Intro Programme Abstracts
Social Aspects of Hell: A cross-cultural approach


Dimitris Kyrtatas (University of Thessaly):
Sex and the afterlife

Regarding sex in the afterlife, the early Christians seem to have been of one mind. Despite their great differences in almost all important matters of dogma, we never hear any of them questioning Jesus’ clearly expressed pronouncement. In rebuking some Sadducces who had enquired about the marital status in the resurrection of a woman who had married seven brothers he was reported to have said: “Is this not the reason you are wrong, that you know neither the scriptures nor the power of God? For when they rise from the dead, [men and women] neither marry nor are given in marriage, but are like angels in heaven” (Mark 12:24).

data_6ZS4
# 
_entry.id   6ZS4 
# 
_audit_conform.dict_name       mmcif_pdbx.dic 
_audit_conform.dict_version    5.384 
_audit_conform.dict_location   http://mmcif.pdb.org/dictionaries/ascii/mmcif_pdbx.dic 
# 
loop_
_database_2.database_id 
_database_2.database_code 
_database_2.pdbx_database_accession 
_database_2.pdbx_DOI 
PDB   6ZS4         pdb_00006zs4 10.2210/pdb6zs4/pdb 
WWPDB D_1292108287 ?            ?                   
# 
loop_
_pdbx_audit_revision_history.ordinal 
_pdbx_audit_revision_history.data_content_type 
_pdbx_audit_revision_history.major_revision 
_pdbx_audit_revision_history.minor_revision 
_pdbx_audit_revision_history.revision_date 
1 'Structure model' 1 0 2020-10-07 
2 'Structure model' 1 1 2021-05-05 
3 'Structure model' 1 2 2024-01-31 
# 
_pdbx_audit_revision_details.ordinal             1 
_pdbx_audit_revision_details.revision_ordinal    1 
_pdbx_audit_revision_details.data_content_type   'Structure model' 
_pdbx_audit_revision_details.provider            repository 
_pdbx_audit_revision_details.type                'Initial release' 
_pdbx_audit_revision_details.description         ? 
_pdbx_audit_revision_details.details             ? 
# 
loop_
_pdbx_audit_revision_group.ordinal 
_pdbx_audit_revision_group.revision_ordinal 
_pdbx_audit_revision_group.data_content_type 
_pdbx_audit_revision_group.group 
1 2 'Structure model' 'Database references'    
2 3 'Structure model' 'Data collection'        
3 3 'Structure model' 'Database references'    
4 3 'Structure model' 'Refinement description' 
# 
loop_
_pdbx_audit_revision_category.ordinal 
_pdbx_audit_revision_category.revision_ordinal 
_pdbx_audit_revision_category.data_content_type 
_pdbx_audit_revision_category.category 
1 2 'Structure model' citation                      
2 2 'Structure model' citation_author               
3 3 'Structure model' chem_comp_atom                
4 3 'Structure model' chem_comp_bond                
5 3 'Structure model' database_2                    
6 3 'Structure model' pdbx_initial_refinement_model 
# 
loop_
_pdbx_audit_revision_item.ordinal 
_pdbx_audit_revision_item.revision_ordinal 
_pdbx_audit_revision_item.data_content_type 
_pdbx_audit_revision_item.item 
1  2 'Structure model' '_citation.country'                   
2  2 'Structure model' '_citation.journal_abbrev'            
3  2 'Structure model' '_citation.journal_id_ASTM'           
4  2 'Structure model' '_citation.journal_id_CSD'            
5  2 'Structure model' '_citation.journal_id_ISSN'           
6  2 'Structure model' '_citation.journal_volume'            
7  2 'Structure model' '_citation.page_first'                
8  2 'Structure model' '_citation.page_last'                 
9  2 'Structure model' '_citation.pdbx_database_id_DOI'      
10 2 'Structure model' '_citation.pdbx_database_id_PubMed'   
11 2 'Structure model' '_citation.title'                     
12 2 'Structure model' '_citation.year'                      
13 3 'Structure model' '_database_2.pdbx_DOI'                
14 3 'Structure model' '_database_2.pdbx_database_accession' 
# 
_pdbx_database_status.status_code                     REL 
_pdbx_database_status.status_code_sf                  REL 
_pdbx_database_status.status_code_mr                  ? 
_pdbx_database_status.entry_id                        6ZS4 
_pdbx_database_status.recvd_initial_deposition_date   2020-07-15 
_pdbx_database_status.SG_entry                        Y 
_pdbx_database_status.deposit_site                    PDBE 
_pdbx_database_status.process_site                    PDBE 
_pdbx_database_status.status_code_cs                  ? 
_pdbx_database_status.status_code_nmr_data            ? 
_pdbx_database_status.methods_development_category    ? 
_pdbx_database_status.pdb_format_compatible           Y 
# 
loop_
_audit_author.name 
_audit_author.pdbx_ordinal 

For about two centuries no Christian author is known to have made further enquiries. In the third century, however, the topic started to attract some attention. It never became a major issue leading to serious controversies but, linked as it was to other matters of dogma, it challenged the orthodox understanding of the afterlife. As several Christian authors were quick to realise, belief in the resurrection of the body greatly depended upon a detail that could not find an easy solution. If the resurrected body was to be entire then it should also possess its genital organs. Possessing organs for which there would be no use in eternity seemed perplexing and problematic. In paradise men and women were expected to live like angels who do not enter into sexual relations. Could there be, perhaps, some use of the procreative members in hell? Such considerations, it will be argued, had significant repercussions. They affected Christian attitudes to women, sex and marriage.

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